ExxonMobil to Invest in Australia Coal Seam Gas Venture

ExxonMobil to Invest in Australia Coal Seam Gas Venture

MELBOURNE - ExxonMobil Corp. is taking an initial 10% stake in a joint venture to explore for gas trapped in Australian coal seams, placing a bet on an unconventional fuel that has attracted billions of dollars of investment Down Under and become one of the world's hottest energy plays.

Exxon's Esso Ventures unit is teaming up with closely-held Ignite Energy Resources Ltd. to explore and potentially develop reserves of methane gas occurring naturally in more than 16 billion metric tons of brown coal in the Gippsland Basin of southeast Victoria state.

International energy companies like Exxon are placing bets on unconventional fuels such as coal seam gas in Australia and shale gas in the U.S., after finding themselves increasingly locked out of easy-to-access oil and gas fields in countries like Russia, Saudi Arabia and Venezuela.

Australia's close proximity to fast-growing energy markets in Asia, a stable political system, and its transparent regulatory regime make the country appealing to investors.

More than 20 billion Australian dollars (US $19.6 billion) was spent in 2008 on coal seam gas deals in Australia alone by companies including Royal Dutch Shell PLC, ConocoPhillips and BG Group PLC of the U.K. in northeastern Queensland state.

However, the coal seam gas industry has faced a backlash from some politicians and environmentalists in Australia due to leaks at wells in Queensland, worries over the safety of new drilling techniques and potential contamination of groundwater supply, and some resources companies accessing private land without permission.

The Victorian state government this week committed to national rules covering unconventional gas industries, designed to protect underground water sources used by farmers. The rules were formulated in February by the federal government and states with more mature industries such as Queensland and New South Wales.

Houston, Texas-based Exxon is one of Australia's largest energy investors, owning a refinery in Victoria and several big conventional oil and gas fields. These include a 25% stake in the A$43 billion Gorgon gas project, the country's largest gas resource.

Exxon's drilling for conventional oil and gas in the Bass Strait, a stretch of water between Victoria and the island state of Tasmania, over nearly 50 years enabled it to build up a big store of geological data that convinced it of the area's potential for coal seam gas output.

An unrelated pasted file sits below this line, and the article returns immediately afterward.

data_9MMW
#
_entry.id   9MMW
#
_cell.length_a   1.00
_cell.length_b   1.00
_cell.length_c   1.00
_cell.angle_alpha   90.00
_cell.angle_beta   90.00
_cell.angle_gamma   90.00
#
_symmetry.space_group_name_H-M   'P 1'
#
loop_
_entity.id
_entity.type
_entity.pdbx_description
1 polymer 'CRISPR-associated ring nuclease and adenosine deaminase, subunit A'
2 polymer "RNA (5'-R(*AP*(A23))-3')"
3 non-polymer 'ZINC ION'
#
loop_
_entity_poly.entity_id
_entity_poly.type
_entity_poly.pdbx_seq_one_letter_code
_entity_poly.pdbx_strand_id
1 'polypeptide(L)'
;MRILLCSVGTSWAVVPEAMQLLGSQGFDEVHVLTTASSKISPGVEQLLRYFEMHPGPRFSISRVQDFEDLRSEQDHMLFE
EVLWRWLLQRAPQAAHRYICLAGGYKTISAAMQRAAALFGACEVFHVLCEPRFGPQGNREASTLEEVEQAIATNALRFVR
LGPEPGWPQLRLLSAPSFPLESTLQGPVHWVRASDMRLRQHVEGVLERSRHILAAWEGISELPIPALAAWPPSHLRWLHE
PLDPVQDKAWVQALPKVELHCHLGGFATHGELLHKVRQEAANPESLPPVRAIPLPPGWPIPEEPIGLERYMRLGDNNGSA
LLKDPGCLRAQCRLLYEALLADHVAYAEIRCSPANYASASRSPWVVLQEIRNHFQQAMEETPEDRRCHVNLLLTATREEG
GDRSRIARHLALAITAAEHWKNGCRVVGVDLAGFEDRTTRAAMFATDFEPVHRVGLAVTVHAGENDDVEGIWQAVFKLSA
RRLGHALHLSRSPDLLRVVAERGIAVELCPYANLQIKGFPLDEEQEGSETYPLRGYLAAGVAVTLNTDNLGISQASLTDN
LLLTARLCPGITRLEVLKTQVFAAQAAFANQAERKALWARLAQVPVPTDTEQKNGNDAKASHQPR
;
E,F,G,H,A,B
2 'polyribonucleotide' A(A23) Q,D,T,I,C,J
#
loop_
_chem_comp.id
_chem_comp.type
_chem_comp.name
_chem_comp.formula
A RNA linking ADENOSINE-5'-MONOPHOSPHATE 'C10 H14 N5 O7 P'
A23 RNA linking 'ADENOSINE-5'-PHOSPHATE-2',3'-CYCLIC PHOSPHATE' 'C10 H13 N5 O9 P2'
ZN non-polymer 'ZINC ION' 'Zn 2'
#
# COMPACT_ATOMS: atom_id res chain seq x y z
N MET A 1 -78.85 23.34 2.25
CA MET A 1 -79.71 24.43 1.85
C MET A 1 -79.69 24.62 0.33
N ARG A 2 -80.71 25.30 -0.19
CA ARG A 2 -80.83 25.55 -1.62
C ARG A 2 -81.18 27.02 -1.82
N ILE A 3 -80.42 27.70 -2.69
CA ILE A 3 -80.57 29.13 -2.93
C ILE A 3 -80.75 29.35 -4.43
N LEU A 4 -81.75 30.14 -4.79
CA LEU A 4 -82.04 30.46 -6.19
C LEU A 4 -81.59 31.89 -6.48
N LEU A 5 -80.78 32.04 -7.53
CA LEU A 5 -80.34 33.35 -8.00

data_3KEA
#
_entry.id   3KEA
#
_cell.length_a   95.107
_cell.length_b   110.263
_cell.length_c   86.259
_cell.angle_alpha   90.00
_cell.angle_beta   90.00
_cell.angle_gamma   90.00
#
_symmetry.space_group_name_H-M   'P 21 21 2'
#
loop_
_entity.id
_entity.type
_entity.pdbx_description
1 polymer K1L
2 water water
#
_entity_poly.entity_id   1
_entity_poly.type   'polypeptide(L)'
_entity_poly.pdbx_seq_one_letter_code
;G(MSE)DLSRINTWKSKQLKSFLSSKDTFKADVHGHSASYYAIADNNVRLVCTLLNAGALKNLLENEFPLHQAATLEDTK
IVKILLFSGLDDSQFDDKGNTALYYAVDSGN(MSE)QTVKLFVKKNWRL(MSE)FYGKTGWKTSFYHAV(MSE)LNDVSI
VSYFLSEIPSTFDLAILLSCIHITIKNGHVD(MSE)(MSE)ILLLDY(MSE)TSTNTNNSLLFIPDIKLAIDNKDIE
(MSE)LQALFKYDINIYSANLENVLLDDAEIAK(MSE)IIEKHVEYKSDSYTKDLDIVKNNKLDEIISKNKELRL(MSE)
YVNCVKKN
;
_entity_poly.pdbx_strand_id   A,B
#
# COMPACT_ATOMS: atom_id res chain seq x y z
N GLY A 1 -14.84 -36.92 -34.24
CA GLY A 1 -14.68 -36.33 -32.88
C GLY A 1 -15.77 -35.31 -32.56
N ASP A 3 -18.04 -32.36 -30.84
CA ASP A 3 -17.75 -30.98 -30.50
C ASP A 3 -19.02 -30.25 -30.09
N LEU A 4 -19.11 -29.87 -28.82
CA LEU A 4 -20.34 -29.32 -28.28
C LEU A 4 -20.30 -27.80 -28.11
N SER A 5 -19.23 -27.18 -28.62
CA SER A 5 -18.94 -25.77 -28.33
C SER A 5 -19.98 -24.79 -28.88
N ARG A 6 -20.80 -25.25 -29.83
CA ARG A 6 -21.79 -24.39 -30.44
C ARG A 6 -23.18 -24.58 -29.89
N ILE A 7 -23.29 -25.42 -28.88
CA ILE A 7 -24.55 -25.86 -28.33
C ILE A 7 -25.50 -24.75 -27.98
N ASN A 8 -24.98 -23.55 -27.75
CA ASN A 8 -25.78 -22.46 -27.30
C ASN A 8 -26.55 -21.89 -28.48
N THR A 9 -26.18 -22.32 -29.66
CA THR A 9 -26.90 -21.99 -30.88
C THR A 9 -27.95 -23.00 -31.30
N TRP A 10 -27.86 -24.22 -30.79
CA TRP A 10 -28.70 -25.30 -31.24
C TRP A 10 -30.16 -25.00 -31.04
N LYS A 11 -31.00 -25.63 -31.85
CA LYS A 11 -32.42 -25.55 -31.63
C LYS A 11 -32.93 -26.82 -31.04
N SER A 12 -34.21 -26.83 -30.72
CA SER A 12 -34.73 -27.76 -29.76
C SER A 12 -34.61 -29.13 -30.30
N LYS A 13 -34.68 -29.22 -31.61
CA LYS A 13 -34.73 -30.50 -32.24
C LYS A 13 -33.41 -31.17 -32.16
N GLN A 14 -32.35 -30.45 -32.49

Roughly two-thirds of the Gippsland Basin is in the mainly shallow waters of the Bass Strait, with the remainder extending onshore in southeast Victoria.

"Over the next 12-18 months ExxonMobil and Ignite Energy Resources will work together to evaluate and assess the natural gas potential in the deeper coal seams of the license and determine whether it can be commercially produced," the companies said in a joint statement Wednesday.

Ignite Energy Resources, which was advised by Citigroup, will be the operator in the first phase of the work program to explore the EL4416 onshore tenement covering over 1,460 square miles.

Exxon's venture with Ignite Energy Resources is small compared with the billions of dollars spent by peers elsewhere in Australia. That's largely because coal seam gas exploration in Victoria is in its infancy, whereas Queensland's coal seam gas industry is well-established and accounts for 90% of the state's gas demand.

The biggest Queensland projects also involve the construction of liquefied natural gas terminals to feed Asia's gas demand.

Coal seam gas exploration may attract less opposition in Victoria compared with elsewhere in the country because the state lacks the resource wealth of Western Australia and Queensland, and few new conventional gas discoveries are being made in its traditional supply hub of the Bass Strait.

Much of Victoria's power supply comes from burning dirty coal, so switching to gas has some environmental benefits.

Exploration in the Gippsland Basin is expected to involve minimal or no 'fraccing'--a controversial drilling technique that shatters rock to stimulate the flow of gas--while water contained in the coal seams has low levels of salinity.

Sydney-based Ignite Energy Resources also has interests in biofuels and mineral sands, and an agreement to supply TRUenergy, a unit of Hong Kong-listed CLP Holdings Ltd. with upgraded energy products such as synthetic crude oil for use in the Yallourn power plant in Victoria.


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